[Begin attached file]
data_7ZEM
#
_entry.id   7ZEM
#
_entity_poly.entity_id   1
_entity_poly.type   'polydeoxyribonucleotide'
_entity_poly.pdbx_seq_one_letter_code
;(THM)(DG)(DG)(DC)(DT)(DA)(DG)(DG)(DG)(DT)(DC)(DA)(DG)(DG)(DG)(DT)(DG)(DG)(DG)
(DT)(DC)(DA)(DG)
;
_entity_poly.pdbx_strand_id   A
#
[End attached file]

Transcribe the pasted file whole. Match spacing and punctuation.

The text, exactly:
data_7ZEM
#
_entry.id   7ZEM
#
_entity_poly.entity_id   1
_entity_poly.type   'polydeoxyribonucleotide'
_entity_poly.pdbx_seq_one_letter_code
;(THM)(DG)(DG)(DC)(DT)(DA)(DG)(DG)(DG)(DT)(DC)(DA)(DG)(DG)(DG)(DT)(DG)(DG)(DG)
(DT)(DC)(DA)(DG)
;
_entity_poly.pdbx_strand_id   A
#